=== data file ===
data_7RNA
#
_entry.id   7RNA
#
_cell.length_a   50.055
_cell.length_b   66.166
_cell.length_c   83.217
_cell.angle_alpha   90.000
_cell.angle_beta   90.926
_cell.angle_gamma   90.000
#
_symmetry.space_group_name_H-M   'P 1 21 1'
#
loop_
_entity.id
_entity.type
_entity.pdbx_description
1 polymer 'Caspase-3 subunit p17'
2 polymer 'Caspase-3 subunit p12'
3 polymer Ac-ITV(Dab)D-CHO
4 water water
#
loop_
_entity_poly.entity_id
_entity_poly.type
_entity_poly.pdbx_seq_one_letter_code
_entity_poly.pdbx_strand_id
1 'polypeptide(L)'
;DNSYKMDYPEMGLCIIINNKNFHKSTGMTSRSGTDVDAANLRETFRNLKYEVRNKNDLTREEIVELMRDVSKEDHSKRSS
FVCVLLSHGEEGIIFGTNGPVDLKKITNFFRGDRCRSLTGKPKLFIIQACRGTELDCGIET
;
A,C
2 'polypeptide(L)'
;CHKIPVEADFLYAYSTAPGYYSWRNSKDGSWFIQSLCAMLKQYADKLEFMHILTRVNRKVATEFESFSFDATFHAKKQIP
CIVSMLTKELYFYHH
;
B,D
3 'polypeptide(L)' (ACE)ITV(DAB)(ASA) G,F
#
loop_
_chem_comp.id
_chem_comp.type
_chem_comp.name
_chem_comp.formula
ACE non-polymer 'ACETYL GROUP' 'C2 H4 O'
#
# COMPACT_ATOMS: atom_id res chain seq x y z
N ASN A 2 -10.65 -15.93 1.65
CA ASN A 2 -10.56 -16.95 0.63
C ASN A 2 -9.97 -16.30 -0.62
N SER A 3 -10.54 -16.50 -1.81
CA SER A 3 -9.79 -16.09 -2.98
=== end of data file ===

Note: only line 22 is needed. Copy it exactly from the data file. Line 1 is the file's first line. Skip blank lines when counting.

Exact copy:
#